The use of ‘forensic’ in context of revenue assurance

I have come across the use of the term forensic in GRAPA literature. I was unsure of its meaning and assumed it made reference to the analysis and resolution of fraudulent activity committed by either the subscriber or telco personnel. A cursory glance at the training material and the certification requirements also suggest a major focus on forensic skills. In course module RM100 for instance forensics appear to mean analysis (…students will learn the detailed steps in the process of Forensics, Controls Management, Corrections and Compliance).

In a recent post on Linked In the following reference to forensic was made: “skilled technologist who have detailed understanding of the systems and data architectures or are supported by people who have that knowledge and equally important people who understand the business process flows e2e. 

Once you truely understand the nature of the systems and data you have, you will be able to readily identify the types of RA activities that suit or are needed in your environment and will be able to target the toolsets which most closely align with your needs”.

According to the Cambridge English Dictionary the term forensic refers to “the study of physical information connected with crime” or it may also refer to the place where the evidence of the crime is sent for analysis. Wiki defines it as “the application of a broad spectrum of sciences to answer questions of interest to the legal system. This may be in relation to a crime or to a civil action. More generally forensics encompasses the accepted scholarly or scientific methodology and norms under which the facts regarding an event, or an artifact, or some other physical item (such as a corpse, or cadaver, for example) are to the broader notion of authentication whereby an interest outside of a legal form exists in determining whether an object is in fact what it purports to be, or is alleged as being”. Now one can argue here that 2 billion records processed by mediation and forwarded to rating “purports to be, or is alleged as being” 2 billion billable records since a mediation rule is implemented to filter out non-billable events and pass them directly to EDW for reporting purposes.

Gartner, in an article about setting up an RACC, compared the approach of some 8 vendor and consulting firms to implementing an RA project and setting up an RA Competency Centre. In summary all the respondents were aligned with regard the need to understand the system and data architectures as well as having clearly documented business processes end to end. All 8 included in their phase 1 of the project a thorough analysis of the requirements. Some respondents were tool independent. No reference was made to forensics in either the Gartner scope of the project or the responds’ preferred approach and methodology.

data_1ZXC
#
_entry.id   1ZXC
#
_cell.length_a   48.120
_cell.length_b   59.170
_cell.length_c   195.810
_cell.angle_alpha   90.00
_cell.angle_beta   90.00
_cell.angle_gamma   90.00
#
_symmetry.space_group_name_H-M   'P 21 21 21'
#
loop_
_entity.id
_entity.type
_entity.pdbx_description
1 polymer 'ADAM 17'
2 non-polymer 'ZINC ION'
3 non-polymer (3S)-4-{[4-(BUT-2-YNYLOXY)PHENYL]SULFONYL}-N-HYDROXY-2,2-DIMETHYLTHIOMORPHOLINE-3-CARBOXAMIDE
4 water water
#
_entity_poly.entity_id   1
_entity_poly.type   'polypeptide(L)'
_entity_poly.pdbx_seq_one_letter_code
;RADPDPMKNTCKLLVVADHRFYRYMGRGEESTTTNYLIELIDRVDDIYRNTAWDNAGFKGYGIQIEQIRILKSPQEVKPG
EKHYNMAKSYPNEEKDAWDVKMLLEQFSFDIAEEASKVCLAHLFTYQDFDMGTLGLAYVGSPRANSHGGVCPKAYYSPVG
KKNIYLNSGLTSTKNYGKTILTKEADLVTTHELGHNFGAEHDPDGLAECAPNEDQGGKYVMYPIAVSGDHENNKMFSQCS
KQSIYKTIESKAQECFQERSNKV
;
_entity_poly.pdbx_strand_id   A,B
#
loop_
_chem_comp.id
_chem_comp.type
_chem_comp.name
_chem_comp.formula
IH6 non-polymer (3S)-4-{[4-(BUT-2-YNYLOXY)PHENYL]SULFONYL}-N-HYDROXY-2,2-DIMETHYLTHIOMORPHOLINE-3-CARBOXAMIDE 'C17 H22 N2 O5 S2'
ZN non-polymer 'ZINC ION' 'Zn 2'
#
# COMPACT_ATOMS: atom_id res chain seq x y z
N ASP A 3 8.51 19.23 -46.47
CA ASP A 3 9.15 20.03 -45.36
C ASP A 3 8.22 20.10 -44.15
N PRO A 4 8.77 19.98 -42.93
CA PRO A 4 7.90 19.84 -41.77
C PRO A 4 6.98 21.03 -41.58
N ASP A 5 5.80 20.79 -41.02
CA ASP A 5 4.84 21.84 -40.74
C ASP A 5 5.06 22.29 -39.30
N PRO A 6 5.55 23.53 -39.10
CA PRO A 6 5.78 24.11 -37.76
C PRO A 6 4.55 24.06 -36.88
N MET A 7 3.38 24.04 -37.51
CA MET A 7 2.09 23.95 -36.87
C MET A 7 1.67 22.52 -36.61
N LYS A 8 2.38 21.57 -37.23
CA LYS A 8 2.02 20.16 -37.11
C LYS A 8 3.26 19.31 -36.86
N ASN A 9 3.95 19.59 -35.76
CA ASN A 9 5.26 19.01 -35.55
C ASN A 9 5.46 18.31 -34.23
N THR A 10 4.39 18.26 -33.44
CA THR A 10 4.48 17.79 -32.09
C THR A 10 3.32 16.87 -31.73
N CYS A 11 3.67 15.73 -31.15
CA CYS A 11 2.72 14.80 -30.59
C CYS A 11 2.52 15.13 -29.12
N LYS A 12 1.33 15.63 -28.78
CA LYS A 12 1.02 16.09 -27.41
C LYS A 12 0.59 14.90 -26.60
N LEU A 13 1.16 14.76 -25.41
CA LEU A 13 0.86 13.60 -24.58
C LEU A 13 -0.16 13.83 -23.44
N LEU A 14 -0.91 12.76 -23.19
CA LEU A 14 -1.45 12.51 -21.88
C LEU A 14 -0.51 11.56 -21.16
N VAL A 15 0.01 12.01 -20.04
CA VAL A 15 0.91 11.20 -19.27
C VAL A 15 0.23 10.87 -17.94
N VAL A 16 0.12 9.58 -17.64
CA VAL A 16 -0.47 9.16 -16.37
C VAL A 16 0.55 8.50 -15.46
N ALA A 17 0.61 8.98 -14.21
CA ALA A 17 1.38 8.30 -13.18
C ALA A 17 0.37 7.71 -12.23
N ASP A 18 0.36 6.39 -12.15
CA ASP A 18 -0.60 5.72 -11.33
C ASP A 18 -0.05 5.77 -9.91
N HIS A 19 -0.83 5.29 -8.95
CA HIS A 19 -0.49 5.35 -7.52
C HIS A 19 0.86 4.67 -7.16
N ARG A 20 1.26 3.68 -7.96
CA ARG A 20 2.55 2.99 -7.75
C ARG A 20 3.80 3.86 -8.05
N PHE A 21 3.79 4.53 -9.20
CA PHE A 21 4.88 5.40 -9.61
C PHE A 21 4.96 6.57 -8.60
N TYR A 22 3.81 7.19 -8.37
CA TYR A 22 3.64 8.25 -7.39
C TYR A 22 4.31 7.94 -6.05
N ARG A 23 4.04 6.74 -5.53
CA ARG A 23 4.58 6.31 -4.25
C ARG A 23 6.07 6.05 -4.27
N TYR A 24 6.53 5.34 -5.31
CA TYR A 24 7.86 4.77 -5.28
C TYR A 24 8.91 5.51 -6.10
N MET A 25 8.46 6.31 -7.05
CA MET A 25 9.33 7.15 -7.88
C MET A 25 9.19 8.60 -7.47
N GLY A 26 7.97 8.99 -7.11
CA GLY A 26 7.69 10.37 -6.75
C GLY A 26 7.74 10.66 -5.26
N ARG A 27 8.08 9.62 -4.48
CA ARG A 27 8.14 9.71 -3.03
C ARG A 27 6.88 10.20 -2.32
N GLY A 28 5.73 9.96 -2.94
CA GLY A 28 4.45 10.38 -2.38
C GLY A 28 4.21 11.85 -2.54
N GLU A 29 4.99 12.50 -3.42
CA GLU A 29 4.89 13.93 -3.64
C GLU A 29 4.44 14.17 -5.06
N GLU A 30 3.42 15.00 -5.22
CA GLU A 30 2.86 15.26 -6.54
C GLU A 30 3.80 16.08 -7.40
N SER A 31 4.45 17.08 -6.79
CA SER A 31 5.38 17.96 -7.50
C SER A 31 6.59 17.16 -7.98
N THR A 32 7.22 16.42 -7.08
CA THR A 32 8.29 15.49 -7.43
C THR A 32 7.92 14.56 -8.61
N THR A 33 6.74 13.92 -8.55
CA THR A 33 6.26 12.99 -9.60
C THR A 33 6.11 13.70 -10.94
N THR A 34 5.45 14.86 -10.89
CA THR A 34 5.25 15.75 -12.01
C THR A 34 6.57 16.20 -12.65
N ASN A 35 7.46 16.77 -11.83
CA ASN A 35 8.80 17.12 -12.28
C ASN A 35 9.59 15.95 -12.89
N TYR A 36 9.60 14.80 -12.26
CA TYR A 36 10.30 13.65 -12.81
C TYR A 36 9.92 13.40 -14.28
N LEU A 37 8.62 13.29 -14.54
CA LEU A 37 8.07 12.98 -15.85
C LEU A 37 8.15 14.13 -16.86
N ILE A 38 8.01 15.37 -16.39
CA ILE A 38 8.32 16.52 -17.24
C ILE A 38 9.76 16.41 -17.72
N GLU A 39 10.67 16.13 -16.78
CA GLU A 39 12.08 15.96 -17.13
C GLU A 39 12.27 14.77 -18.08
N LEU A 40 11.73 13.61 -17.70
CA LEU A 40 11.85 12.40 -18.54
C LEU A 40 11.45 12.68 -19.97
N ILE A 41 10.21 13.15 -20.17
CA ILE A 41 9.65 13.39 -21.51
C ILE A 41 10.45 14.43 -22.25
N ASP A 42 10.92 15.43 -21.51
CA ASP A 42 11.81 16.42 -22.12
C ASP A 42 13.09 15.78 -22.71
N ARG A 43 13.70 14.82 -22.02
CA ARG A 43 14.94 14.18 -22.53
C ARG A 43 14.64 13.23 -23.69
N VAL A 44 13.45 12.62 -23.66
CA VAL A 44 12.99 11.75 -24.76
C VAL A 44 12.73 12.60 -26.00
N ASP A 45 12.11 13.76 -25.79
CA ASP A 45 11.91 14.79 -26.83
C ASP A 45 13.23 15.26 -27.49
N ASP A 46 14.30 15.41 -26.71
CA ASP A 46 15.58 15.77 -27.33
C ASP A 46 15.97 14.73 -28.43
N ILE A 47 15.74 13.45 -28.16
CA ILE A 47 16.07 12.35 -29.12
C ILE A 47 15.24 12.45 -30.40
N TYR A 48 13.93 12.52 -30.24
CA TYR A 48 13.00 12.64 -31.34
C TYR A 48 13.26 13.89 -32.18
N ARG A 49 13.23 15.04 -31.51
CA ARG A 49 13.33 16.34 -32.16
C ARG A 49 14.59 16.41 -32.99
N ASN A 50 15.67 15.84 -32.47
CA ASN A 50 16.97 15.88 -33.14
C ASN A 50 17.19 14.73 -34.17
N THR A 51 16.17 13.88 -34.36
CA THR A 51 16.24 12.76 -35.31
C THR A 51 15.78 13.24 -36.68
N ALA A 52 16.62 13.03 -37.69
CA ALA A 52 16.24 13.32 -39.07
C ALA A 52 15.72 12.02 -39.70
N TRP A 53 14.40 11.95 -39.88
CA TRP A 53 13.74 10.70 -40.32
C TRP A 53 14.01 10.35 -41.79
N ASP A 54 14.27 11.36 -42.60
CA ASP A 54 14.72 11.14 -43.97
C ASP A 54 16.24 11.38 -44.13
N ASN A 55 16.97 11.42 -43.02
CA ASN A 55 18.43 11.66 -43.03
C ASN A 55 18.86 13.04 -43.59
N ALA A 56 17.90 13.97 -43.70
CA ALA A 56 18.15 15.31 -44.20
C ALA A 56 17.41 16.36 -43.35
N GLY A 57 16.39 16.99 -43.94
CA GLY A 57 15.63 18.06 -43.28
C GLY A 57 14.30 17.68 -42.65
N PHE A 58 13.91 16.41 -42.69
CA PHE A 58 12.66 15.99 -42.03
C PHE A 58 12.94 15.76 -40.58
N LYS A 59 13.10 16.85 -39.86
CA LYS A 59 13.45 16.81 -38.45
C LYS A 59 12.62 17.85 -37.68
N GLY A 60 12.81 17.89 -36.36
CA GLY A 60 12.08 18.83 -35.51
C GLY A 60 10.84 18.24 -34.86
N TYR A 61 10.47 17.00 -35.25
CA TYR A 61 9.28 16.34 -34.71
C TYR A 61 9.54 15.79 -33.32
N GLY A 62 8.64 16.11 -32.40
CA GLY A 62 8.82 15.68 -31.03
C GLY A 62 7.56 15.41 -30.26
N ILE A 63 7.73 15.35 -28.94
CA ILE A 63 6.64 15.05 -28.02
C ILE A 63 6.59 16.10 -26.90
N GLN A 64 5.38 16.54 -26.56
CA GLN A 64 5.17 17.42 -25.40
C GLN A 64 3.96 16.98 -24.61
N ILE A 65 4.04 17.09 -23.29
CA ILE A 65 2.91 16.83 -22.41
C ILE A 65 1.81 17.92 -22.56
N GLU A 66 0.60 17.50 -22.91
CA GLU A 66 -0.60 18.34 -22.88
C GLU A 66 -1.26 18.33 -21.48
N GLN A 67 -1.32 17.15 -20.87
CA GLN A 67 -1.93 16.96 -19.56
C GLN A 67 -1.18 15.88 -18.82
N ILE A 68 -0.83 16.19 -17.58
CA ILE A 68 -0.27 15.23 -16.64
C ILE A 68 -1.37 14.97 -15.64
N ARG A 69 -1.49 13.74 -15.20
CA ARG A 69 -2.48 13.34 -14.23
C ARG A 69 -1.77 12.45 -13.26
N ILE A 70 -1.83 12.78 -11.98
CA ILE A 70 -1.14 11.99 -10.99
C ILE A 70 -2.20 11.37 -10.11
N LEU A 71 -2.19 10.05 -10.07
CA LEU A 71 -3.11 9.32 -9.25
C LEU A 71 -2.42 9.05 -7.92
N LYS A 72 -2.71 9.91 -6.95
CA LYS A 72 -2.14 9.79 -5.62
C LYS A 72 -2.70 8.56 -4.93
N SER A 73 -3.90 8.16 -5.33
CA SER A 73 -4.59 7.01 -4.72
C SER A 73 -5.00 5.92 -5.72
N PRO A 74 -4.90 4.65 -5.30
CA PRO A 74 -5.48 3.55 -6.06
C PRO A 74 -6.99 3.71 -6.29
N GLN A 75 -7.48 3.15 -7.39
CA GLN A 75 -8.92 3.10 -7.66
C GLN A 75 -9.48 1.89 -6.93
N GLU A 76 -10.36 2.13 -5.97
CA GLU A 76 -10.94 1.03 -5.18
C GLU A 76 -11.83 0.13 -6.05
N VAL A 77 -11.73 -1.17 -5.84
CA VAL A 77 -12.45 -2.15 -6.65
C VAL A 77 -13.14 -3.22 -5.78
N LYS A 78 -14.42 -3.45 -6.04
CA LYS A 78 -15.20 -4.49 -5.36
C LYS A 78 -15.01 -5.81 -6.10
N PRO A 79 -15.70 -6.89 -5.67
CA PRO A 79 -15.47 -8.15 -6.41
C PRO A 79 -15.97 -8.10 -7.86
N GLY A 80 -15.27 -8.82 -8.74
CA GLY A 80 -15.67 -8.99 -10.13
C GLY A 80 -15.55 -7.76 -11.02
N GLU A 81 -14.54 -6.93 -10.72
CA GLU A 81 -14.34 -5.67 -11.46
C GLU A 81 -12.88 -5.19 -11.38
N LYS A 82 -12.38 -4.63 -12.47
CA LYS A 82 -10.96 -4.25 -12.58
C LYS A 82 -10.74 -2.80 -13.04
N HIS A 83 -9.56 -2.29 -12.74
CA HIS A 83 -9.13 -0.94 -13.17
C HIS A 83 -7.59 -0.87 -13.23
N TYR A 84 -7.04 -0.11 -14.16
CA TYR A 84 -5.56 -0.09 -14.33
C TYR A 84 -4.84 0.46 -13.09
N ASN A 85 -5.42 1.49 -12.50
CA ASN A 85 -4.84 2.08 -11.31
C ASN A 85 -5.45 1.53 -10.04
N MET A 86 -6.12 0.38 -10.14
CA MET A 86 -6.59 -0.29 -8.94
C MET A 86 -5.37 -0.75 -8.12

My point is this. If the RA community wishes to standardise and unite this profession, we must speak the same language. I have not come across a workplace where this forensic approach to RA is present in the culture or language of the group. Individual enquiries as to its meaning returned either “GRAPA plays in the forensic/fraud field and not pure RA” and “GRAPA means RA as we understand it but it was written/coined by somebody who has a forensic investigation background”.

The beauty of managing a team consisting of RA, Fraud and Law Enforcement personnel is that one gets a glimpse of their cognitive processing and respective approaches to problem solving using a single issue such as the perceived underbilling of wholesale data usage. There is a distinct difference in the mental processes of a forensic investigator and financial analyst. Both these personnel profiles can apply for an RA position. This is the socio-cultural context within which we process our knowledge of RA standards and will necessarily lead to misinterpretation of an otherwise well intended contribution. In change management we are taught to show sensitivity toward diversity. Is this a matter of cultural differences and diversity? If so, what can be done to establish a reliable translator for such term differences? If a job description asks for forensic skills when I really need somebody with an analytical ability, would I be doing a fair evaluation of suitable candidates? 

Güera Romo
Güera Romo
Güera has many years of experience in business transformation in the engineering, defense, government, banking and telecommunication industries. She has experience in mergers & acquisition, rightsizing, re-deployment of personnel, business process re-engineering, system selection and implementation.   Güera holds a BCom Hon (Industrial and Organizational Psychology) degree and is currently pursuing a doctorate that draws on her practical experience of developing human resource capabilities within large corporations.